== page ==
Bank commits extra Rwf14.1b due to inflationary pressure
While the WB through the International Development Association (IDA), last year approved a $11m grant in support of the project, the government of Rwanda will have to generate the remaining $20m (Rwf11.3b)
The Ministry of Infrastructure and the World Bank (WB) yesterday officially launched the country’s four year Transport Sector Development Project (TSDP) at Top Tower hotel in Kigali.
The project which has seen light after a long stipulated time was approved in August 2007 and became effective in January last year.
It is expected to improve the quality of Rwanda’s paved road network and generate sustained employment in rural areas through road maintenance works.
Stakeholders said that the delay in the project’s launch came as a result of some technicalities.
Alexis Karani, Director of the planning unit said that, “the launching of this project, although somewhat behind schedule, due to some technical reasons, represents a glaring example of the continued successful cooperation between the government of Rwanda and our development partners”.
Estimated to cost a total of $69m (Rwf38.8b), the TSDP is funded by the WB, Africa Catalytic Growth Fund (ACGF) and the government of Rwanda, through its Road Maintenance Fund.
Last year, the WB through its branch that helps the world’s poorest countries, the International Development Association (IDA), approved a tune $11m grant in support of the project while the ACGF committed a grant in the amount of $38m (Rwf21.4b).
The government of Rwanda will have to generate the remaining $20m (Rwf11.3b).
Being a landlocked country and close to 1,400km away from the nearest sea port, Rwanda’s transport costs are said to represent over 40 percent of her export and import values.
The project will possibly play a crucial role in cutting transport costs by 10 percent by 2012, the Economic Development and Poverty Reduction Strategy (EDPRS) target.
According to Karani, road construction and maintenance management far exceeds Rwanda’s human, institutional and financial capabilities due to the country’s mountainous terrain and excessive rainfall.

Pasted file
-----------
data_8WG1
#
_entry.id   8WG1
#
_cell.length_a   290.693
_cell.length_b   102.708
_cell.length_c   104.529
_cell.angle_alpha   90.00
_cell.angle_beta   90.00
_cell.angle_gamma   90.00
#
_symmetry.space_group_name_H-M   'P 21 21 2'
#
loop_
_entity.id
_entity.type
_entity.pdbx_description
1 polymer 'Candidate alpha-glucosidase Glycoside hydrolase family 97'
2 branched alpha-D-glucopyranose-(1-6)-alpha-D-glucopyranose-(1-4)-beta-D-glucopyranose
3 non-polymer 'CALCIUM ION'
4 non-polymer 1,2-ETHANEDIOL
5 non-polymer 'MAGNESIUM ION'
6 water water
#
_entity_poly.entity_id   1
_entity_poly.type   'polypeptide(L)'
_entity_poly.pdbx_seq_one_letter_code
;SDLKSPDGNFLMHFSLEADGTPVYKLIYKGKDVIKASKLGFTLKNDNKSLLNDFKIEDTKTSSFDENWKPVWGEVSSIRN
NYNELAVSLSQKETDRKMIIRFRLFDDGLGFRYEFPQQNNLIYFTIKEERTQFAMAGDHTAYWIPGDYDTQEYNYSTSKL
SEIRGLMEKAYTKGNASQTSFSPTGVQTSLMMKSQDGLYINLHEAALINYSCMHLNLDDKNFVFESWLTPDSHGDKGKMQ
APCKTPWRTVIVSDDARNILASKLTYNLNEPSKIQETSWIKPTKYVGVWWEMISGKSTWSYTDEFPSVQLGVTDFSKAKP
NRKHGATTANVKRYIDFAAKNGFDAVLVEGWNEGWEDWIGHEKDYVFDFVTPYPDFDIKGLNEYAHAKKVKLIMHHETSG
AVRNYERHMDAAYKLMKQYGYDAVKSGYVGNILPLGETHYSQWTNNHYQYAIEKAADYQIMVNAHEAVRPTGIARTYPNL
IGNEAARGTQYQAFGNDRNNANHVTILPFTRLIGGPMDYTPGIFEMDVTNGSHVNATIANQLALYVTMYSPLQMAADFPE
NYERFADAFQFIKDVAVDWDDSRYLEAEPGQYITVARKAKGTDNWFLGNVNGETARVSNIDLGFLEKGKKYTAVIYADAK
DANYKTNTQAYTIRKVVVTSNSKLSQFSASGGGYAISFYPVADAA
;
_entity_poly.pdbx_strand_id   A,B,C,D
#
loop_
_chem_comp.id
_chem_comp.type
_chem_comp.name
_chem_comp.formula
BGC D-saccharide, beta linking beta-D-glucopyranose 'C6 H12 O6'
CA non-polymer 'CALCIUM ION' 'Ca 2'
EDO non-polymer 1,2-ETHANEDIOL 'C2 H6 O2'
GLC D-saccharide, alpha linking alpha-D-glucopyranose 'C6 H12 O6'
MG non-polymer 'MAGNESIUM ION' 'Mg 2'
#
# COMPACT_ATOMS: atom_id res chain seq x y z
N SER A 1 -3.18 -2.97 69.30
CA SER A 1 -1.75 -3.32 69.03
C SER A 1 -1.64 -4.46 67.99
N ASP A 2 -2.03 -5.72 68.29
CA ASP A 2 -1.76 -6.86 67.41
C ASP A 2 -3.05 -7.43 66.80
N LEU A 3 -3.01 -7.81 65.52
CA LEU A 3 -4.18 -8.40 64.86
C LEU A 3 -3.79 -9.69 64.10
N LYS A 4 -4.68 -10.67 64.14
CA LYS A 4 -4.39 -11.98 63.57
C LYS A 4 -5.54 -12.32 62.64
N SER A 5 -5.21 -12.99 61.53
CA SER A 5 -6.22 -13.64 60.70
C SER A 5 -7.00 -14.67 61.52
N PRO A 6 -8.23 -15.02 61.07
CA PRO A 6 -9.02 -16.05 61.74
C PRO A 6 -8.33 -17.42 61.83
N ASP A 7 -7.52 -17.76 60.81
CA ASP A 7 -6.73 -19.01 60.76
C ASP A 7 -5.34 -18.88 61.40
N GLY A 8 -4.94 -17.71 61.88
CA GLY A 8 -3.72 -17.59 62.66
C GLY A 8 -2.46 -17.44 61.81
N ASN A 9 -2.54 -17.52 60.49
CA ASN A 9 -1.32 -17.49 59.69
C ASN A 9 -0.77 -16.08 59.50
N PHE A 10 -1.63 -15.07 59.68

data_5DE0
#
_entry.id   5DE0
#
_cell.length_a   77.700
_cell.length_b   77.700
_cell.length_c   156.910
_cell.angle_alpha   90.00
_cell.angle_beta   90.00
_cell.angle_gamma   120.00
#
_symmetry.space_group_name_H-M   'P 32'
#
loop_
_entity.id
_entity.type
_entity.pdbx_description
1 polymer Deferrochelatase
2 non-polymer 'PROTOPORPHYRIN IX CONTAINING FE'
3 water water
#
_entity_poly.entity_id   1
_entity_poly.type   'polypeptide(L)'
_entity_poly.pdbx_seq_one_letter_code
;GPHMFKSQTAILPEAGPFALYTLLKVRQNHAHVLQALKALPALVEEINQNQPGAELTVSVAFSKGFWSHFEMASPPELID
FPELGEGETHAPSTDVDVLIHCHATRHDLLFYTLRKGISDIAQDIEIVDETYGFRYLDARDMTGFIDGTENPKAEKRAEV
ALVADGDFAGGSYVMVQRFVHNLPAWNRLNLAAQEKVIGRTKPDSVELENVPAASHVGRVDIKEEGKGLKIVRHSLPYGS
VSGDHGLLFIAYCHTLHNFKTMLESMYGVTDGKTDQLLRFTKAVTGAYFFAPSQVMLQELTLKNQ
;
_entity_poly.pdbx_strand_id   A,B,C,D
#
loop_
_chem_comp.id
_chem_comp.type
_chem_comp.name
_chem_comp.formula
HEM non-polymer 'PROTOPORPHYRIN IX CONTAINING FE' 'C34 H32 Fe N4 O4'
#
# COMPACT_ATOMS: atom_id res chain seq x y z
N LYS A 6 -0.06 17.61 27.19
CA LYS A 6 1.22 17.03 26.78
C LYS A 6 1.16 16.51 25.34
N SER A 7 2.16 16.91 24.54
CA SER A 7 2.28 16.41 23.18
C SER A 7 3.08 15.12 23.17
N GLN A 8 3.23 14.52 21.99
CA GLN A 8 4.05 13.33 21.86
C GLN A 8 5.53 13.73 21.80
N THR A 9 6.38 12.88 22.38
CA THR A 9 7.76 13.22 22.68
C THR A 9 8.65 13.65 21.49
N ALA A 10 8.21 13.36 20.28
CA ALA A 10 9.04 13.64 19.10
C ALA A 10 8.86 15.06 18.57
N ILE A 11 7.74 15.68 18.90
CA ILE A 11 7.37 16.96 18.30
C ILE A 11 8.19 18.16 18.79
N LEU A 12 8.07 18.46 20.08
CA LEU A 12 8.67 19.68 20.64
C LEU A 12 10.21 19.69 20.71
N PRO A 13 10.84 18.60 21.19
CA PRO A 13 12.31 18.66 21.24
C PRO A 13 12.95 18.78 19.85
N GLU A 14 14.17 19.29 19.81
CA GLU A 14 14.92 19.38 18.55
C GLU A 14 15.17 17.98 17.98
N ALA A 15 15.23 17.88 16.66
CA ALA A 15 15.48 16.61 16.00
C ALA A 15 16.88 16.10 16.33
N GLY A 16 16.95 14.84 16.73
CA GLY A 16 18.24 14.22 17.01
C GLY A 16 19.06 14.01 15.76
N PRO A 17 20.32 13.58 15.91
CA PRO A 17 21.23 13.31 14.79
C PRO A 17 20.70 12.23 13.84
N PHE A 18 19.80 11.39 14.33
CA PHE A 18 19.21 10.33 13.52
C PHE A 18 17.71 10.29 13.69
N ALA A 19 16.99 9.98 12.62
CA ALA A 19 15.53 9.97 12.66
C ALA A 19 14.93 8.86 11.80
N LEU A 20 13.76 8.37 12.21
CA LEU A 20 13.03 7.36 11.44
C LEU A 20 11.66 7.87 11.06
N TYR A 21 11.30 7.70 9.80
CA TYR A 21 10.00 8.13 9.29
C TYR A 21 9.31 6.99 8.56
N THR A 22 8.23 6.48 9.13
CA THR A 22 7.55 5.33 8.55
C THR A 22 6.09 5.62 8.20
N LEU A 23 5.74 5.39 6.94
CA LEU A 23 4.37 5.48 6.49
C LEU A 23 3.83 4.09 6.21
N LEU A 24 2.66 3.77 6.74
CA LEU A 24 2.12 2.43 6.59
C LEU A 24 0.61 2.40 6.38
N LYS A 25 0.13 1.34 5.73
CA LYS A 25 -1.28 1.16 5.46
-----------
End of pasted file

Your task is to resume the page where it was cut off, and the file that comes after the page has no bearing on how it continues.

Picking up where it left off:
Rwanda’s road net work altogether stretches to 14,000km with 2,860km classified as national roads and 1,835km as district roads.
“The economic growth and development of the country is dependent on the development of an integrated transport system” Karani said.
Victoria Kwakwa, WB Country Manager for Rwanda, said that the importance of improving the country’s main road links is part of an overall strategy to reduce the cost of doing business, promote international trade and Rwanda’s integration into the region.
“It is also central to making progress to Rwanda’s objective of becoming a regional trade and service hub,” she added.
Kwakwa announced that the WB will provide an additional $25m (Rwf14.1b) to finance the extra rehabilitation cost of the Kigali-Musanze road, a project financed under the TSDP.
The extra funds from the WB are meant to cater for the expansion of the road from the original design of six meters wide to seven meters.
According to Kwakwa, extra funds will also cater for inflationary pressures in the current global context.
The project’s first and biggest component for the paved road rehabilitation and maintenance is valued at US$62.4m (Rwf35.2b).
The second component, Sector Governance and Policy Support will support the improvement of sector governance and transport policy implementation and it is expected to cost US$2.6m (Rwf1.5b).
The third and fourth components are valued at $2.2m and $1.2m (Rwf678m) respectively.